"It is likely that alcohol at low (micromolar) concentrations acts on a specific subtype or subtypes of acetylcholine receptor," he said.

Narahashi and his colleagues are now pursuing this line of research in the laboratory.

Narahashi's co-researchers on this study were Keiichi Nagata, Gary L. Aistrup, Chao-Sheng Huang, William Marszalec, and Jin-Ho Song, of the department of molecular pharmacology and biological chemistry, and Jay Z. Yeh, professor of molecular pharmacology and biological chemistry and of anesthesiology at Northwestern University Medical School.

Northwestern University

Related Alcohol Articles from Brightsurf:

Alcohol use changed right after COVID-19 lockdown
One in four adults reported a change in alcohol use almost immediately after stay-at-home orders were issued: 14% reported drinking more alcohol and reported higher levels of stress and anxiety than those who did not drink and those whose use stayed the same.

Changes in hospitalizations for alcohol use disorder in US
Changes over nearly two decades in the rate of hospitalizations and in-hospital deaths from alcohol use disorder in the US were examined in this study.

Associations of alcohol consumption, alcohol-induced passing out with risk of dementia
The risk of future dementia associated with overall alcohol consumption and alcohol-induced loss of consciousness in a population of current drinkers was examined in this observational study with more than 131,000 adults.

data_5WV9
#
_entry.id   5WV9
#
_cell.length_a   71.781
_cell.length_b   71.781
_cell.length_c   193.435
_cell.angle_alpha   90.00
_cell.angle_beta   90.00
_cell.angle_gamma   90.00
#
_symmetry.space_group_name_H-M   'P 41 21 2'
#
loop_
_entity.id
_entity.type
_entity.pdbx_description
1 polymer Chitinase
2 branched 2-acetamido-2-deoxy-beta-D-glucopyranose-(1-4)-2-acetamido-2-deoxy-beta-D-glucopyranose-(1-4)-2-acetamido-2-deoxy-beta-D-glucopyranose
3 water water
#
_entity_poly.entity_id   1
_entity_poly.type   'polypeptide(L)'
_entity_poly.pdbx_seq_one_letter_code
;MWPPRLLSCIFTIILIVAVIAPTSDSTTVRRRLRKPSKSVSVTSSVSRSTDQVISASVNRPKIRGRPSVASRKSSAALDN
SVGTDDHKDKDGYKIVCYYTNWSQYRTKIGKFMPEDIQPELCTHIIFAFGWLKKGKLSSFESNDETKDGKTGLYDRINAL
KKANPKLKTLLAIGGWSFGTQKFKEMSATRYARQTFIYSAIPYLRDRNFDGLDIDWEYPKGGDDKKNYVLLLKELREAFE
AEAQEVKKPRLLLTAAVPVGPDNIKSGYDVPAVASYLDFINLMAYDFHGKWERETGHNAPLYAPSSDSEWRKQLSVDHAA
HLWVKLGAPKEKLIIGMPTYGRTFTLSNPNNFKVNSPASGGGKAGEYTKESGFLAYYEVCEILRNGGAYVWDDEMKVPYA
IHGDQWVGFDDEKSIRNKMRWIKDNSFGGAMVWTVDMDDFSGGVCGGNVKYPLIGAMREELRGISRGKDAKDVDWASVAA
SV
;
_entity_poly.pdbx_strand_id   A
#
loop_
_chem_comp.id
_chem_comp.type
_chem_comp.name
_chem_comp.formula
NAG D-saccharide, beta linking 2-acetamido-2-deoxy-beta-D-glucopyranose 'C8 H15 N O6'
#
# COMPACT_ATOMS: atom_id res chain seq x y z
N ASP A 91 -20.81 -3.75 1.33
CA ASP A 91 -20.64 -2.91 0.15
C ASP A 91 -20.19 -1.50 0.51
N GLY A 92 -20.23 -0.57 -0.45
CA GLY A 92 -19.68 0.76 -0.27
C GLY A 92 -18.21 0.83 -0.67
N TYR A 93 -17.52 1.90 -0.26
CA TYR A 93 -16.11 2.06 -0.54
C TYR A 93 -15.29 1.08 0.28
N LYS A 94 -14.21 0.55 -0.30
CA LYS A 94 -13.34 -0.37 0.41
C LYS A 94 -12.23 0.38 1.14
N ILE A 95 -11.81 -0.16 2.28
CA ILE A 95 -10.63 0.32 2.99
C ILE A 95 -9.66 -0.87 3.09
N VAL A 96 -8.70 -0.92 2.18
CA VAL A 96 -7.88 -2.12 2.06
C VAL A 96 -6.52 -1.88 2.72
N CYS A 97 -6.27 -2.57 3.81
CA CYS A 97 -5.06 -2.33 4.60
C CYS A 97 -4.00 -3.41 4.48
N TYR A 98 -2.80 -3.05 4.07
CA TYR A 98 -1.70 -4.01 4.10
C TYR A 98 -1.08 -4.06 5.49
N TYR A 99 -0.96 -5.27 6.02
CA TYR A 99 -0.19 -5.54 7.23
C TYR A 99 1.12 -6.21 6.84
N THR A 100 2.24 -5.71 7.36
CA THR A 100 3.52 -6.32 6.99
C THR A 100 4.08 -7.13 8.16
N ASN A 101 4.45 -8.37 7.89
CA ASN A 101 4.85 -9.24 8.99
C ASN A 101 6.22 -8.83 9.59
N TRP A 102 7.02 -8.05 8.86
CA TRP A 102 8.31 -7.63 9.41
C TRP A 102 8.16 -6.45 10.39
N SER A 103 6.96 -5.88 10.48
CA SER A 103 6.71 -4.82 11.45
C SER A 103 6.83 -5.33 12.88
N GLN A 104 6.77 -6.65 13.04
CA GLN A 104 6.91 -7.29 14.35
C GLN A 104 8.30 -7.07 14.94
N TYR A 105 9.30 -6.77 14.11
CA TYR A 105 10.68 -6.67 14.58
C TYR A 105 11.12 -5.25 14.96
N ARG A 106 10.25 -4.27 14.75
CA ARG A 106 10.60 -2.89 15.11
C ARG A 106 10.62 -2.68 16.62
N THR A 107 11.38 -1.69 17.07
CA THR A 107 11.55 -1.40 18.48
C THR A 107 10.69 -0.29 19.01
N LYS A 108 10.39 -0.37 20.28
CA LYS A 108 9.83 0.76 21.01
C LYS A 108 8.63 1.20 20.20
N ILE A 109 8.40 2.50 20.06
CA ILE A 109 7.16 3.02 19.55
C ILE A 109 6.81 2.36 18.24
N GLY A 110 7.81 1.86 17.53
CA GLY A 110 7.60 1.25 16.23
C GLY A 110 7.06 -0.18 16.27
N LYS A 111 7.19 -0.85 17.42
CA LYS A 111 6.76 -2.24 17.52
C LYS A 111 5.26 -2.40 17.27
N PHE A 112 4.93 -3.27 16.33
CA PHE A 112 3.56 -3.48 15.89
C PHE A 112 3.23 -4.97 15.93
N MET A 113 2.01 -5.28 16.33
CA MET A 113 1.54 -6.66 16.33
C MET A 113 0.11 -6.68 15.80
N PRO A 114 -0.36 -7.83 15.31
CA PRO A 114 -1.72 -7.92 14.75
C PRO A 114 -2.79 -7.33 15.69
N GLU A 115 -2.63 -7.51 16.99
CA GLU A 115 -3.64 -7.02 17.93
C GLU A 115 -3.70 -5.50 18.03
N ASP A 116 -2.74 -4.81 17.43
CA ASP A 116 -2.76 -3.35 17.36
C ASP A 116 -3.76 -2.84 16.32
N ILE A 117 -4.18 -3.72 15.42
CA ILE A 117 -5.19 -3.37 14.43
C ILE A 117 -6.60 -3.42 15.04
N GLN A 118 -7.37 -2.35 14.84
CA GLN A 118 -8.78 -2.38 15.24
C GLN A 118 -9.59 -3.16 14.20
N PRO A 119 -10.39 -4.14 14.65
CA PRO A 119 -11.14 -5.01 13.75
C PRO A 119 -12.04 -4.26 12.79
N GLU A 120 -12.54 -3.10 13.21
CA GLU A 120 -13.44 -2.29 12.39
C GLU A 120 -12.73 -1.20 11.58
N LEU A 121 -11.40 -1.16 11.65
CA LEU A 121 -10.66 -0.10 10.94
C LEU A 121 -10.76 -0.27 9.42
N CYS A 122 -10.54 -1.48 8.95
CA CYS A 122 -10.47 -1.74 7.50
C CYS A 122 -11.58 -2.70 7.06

New alcohol genes uncovered
Do you have what is known as problematic alcohol use?

Does estrogen influence alcohol use disorder?
A new study from researchers at the University of Illinois at Chicago shows that high estrogen levels may make alcohol more rewarding to female mice.

Sobering new data on drinking and driving: 15% of US alcohol-related motor vehicle fatalities involve alcohol under the legal limit
A new study in the American Journal of Preventive Medicine, published by Elsevier, found that motor vehicle crashes involving drivers with blood alcohol concentrations (BACs) below the legal limit of 0.08 percent accounted for 15% of alcohol-involved crash deaths in the United States.

Alcohol-induced deaths in US
National vital statistics data from 2000 to 2016 were used to examine how rates of alcohol-induced deaths (defined as those deaths due to alcohol consumption that could be avoided if alcohol weren't involved) have changed in the US and to compare the results by demographic groups including sex, race/ethnicity, age, socioeconomic status and geographic location.

Cuts in alcohol duty linked to 2000 more alcohol-related deaths in England
Government cuts to alcohol taxes have had dramatic consequences for public health, including nearly 2000 more alcohol-related deaths in England since 2012, according to new research from the University of Sheffield's School of Health and Related Research (ScHARR).

Integrated stepped alcohol treatment for people in HIV care improves both HIV & alcohol outcomes
Increasing the intensity of treatment for alcohol use disorder (AUD) over time improves alcohol-related outcomes among people with HIV, according to new clinical research supported by the National Institutes of Health.

The Lancet:Targets to reduce harmful alcohol use are likely to be missed as global alcohol intake increases
Increasing rates of alcohol use suggest that the world is not on track to achieve targets against harmful alcohol use, according to a study of 189 countries' alcohol intake between 1990-2017 and estimated intake up to 2030, published in The Lancet.

Read More: Alcohol News and Alcohol Current Events is a participant in the Amazon Services LLC Associates Program, an affiliate advertising program designed to provide a means for sites to earn advertising fees by advertising and linking to